It has the same Qualcomm Snapdragon 750G chip as the Galaxy A52 5G, but its performance is a little smoother. It’s powerful—arguably the best-performing Android phone in this guide—and it’s easily the nicest and most luxurious-feeling device as well. It has an aluminum frame and glass on both sides, though that makes it more fragile. It’s also the only Android phone here with wireless charging support.
The 6.67-inch AMOLED screen is colorful, and it gets bright enough to see outdoors. The 4,500-mAh battery cell comfortably lasts more than a full day of use, and it has the usual niceties like NFC, a headphone jack, and a MicroSD card slot. The only reason it’s not our top pick is that TCL only promises two OS upgrades and two years of security updates, so the Google and Samsung phones above will be supported for a longer time.
Also, it has 5G access but it isn’t available on AT&T, and there’s no IP rating for water resistance. It has a pretty good camera system, but it’s not as good as the aforementioned competitors.
Works on all three major US carriers (5G will work on Verizon soon, but not on AT&T)
Should You Buy Now?
Yes. Every major smartphone manufacturer has debuted its budget and mid-range phones of the year, and we’re not likely to see many new options until 2022.
Consider Last Year’s Flagship Phones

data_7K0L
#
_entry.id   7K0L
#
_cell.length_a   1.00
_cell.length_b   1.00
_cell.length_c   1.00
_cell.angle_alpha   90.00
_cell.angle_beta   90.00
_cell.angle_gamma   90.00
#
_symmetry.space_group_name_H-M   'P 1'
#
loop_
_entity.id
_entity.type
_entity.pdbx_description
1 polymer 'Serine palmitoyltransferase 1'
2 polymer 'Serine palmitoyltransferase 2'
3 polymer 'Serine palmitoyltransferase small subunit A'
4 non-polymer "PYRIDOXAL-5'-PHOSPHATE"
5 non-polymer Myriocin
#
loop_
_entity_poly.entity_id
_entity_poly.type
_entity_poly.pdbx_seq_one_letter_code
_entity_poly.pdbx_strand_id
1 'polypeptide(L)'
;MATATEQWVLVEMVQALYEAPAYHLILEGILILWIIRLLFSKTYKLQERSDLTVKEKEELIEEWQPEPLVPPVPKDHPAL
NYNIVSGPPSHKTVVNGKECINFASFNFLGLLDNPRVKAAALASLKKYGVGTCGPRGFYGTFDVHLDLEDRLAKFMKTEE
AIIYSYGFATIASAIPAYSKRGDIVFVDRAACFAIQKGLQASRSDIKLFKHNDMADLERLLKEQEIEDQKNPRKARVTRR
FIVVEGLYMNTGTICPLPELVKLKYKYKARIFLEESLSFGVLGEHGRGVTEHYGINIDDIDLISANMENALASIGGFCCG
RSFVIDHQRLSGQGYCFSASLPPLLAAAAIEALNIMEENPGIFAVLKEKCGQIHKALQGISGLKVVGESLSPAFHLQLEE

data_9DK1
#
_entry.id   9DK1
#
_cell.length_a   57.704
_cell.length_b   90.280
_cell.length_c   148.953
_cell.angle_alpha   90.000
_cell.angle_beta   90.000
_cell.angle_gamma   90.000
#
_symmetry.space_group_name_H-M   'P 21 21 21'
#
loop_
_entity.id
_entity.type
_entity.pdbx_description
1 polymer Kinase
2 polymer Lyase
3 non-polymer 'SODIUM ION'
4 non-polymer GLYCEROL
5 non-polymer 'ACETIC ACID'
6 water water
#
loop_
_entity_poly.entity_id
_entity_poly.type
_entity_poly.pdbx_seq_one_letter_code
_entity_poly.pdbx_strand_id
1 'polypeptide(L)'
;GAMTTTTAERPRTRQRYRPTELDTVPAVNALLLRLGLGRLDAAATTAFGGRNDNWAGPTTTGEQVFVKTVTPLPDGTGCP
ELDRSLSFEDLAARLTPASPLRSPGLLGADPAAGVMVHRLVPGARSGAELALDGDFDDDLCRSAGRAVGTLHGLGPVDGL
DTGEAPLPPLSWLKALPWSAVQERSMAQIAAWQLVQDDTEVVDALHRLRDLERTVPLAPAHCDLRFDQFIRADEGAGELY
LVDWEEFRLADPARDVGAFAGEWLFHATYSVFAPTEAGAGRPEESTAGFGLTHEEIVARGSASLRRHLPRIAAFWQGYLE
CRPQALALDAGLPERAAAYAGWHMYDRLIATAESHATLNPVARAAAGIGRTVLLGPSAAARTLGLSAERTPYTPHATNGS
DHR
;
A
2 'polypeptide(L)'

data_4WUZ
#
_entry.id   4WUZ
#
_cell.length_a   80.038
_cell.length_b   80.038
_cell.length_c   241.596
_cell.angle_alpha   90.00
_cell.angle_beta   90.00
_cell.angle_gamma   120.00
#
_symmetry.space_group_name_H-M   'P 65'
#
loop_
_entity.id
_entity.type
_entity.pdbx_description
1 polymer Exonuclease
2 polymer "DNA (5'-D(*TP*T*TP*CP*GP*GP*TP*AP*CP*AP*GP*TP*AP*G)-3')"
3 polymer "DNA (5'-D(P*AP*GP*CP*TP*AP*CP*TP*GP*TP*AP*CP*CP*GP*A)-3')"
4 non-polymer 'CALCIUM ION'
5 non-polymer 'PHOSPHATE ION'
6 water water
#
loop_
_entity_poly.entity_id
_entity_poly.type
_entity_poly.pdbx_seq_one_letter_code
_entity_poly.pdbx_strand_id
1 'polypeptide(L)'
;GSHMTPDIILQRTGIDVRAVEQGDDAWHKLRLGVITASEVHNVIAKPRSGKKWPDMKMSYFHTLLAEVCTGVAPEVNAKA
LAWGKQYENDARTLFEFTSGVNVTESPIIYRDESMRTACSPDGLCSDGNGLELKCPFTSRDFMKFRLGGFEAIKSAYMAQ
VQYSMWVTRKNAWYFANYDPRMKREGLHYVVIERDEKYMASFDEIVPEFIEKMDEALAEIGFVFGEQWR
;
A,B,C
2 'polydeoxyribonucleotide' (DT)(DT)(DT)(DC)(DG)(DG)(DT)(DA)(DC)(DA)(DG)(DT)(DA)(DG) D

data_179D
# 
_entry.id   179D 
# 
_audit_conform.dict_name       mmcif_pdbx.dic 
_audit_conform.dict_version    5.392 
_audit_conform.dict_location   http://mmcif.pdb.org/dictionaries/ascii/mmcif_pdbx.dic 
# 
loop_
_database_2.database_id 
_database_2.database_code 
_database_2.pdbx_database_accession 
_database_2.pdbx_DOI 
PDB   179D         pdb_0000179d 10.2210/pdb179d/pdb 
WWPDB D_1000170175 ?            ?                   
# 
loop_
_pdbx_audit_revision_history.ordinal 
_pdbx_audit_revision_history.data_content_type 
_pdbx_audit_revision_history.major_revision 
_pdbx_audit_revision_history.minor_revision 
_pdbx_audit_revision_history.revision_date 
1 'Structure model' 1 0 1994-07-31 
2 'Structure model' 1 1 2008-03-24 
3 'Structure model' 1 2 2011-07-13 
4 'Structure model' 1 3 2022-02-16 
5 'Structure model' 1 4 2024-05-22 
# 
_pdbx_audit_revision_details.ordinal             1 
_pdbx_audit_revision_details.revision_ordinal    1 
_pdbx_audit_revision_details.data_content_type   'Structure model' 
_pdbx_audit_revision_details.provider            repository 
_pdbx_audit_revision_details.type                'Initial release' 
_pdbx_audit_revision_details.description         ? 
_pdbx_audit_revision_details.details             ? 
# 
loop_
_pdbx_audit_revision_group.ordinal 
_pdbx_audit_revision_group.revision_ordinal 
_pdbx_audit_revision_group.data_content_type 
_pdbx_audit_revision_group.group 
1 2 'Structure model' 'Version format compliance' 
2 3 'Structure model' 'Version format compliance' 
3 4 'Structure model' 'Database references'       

If none of these phones have the features you want or aren’t as powerful as you like, your best option is to look for last year’s flagship smartphones, which might be steeply discounted. Sometimes they’re easy to find but some manufacturers stop selling them altogether, like the 2020 Samsung Galaxy S20 or the Google Pixel 5. Keep in mind that you’ll lose a year of software support.
Check Network Compatibility
If you buy an unlocked phone on this list and try to take it to one of your wireless carrier’s retail stores, they may tell you it isn’t compatible with the network. It likely is. Just use a paper clip or SIM ejection tool to pop the SIM card out of your current phone, then slide that SIM into your new phone. If it doesn’t work at first, reboot the phone or wait a couple of hours.
If you need a new SIM, try ordering one online from your carrier, or try to get them to give you a SIM when you activate a line in the store (if you’re starting coverage). Tell them you have a phone. Many times, reps will want to sell you a phone; that’s one potential reason they might hassle you into buying a different device in the store.